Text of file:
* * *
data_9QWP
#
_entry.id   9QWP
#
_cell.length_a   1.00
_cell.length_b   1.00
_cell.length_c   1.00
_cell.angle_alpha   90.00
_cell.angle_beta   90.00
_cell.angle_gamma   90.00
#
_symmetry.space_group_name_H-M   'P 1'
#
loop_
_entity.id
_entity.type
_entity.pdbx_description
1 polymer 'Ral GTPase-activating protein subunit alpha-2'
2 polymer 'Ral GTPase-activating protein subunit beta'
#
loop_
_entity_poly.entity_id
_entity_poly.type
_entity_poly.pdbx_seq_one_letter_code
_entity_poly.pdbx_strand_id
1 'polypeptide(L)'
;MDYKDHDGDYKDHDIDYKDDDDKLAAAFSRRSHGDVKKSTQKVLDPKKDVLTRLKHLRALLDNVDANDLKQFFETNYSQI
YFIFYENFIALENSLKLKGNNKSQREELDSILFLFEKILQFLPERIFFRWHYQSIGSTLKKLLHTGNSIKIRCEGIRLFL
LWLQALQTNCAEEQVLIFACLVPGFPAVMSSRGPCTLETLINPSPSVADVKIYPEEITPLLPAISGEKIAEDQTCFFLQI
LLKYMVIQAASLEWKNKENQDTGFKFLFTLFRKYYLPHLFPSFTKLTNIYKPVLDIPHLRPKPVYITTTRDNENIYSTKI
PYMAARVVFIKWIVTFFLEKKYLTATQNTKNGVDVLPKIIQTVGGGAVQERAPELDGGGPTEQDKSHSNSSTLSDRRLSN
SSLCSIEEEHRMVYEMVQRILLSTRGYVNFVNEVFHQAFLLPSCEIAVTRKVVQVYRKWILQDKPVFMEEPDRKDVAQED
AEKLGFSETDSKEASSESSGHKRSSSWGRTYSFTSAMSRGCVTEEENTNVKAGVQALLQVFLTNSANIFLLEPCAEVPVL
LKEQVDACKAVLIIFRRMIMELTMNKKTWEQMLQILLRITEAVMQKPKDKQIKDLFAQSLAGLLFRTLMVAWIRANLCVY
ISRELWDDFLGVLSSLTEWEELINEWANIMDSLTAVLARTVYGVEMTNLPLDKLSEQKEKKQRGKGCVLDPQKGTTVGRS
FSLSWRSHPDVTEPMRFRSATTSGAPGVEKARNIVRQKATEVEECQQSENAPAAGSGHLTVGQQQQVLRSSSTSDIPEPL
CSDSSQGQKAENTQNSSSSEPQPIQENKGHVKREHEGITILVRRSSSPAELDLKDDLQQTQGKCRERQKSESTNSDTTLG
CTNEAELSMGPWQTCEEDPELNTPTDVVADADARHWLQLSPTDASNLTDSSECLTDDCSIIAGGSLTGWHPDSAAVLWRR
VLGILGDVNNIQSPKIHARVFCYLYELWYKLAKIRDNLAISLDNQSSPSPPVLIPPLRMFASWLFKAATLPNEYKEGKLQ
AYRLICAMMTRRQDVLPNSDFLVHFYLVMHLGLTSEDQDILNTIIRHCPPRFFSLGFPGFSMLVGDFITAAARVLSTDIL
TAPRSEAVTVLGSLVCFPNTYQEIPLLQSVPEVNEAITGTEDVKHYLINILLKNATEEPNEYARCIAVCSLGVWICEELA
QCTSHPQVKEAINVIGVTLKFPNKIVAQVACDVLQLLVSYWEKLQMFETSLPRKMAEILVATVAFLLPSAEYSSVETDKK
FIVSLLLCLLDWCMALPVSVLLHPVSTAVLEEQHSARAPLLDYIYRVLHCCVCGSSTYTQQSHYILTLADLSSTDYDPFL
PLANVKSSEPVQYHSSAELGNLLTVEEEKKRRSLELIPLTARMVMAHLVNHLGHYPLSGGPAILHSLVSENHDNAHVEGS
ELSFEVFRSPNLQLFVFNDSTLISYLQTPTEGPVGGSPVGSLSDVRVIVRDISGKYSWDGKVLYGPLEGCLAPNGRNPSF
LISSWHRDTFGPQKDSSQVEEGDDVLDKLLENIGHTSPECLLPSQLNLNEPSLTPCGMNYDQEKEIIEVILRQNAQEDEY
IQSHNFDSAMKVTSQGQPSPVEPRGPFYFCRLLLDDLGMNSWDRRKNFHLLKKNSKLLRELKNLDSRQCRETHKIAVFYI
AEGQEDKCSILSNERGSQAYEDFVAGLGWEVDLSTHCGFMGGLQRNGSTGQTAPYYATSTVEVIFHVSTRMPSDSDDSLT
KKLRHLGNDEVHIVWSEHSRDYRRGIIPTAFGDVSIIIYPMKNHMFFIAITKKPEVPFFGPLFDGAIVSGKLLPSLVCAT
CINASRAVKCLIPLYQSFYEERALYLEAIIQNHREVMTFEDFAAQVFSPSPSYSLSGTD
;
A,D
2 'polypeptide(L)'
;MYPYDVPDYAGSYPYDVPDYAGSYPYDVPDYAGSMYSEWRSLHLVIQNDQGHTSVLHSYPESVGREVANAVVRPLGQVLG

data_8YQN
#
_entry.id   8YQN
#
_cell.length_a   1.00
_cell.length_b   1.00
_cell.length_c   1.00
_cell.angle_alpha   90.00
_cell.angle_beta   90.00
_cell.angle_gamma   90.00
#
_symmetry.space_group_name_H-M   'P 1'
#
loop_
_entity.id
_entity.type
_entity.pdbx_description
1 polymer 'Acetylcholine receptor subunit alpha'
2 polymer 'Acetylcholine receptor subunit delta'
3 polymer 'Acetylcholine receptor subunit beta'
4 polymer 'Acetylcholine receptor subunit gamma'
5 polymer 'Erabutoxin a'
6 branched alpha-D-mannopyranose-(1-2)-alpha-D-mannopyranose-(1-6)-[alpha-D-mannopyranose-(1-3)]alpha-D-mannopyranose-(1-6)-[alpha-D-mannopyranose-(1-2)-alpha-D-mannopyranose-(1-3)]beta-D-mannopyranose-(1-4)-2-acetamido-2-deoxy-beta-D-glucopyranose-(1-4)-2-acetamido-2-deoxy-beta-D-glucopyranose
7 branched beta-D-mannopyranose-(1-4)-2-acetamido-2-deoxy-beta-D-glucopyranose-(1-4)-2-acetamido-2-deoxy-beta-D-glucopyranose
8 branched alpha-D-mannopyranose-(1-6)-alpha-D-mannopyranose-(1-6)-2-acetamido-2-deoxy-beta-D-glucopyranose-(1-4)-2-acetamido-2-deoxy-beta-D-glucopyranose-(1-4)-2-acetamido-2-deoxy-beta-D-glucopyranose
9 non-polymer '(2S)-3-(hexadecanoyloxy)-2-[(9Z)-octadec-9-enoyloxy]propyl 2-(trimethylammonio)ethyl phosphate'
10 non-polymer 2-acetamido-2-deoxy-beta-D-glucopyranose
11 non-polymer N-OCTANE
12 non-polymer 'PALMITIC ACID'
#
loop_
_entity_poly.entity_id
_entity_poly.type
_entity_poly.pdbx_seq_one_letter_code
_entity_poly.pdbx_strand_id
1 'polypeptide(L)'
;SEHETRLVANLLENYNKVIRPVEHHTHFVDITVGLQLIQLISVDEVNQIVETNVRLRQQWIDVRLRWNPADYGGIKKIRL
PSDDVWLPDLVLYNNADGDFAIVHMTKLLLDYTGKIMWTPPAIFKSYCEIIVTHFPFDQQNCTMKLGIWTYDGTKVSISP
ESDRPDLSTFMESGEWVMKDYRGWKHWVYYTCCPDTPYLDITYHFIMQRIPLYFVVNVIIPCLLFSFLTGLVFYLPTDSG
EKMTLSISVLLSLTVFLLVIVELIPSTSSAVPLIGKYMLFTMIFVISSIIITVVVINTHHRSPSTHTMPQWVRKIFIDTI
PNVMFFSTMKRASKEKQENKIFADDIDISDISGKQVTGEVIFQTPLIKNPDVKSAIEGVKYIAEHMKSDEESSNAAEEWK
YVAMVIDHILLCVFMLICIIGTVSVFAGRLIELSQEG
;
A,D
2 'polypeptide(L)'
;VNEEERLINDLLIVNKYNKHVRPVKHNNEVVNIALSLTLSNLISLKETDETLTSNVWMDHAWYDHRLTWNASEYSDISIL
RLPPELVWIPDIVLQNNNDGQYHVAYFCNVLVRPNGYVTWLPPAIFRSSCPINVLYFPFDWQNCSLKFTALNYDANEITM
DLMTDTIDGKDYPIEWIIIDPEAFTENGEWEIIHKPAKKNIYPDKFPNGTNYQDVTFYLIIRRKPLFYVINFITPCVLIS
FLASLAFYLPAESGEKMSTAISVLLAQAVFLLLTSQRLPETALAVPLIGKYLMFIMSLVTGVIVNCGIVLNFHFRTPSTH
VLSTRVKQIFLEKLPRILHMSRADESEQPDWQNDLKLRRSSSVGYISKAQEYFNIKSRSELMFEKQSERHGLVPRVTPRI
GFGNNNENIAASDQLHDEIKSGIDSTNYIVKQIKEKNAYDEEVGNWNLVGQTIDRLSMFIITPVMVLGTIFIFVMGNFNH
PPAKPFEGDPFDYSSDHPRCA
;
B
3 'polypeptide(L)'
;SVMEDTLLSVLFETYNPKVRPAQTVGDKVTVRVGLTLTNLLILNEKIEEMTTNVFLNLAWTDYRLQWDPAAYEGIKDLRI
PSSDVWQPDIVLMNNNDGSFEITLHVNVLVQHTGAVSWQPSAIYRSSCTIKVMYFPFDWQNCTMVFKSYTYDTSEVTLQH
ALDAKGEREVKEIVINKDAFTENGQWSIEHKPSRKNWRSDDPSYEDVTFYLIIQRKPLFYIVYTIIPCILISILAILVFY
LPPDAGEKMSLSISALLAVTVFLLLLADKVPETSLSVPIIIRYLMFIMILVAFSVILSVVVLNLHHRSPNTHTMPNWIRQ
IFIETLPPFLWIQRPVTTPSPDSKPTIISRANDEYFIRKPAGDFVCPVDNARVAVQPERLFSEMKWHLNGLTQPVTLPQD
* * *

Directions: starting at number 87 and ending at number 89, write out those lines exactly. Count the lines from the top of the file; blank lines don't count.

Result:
_entity_poly.type
_entity_poly.pdbx_seq_one_letter_code
_entity_poly.pdbx_strand_id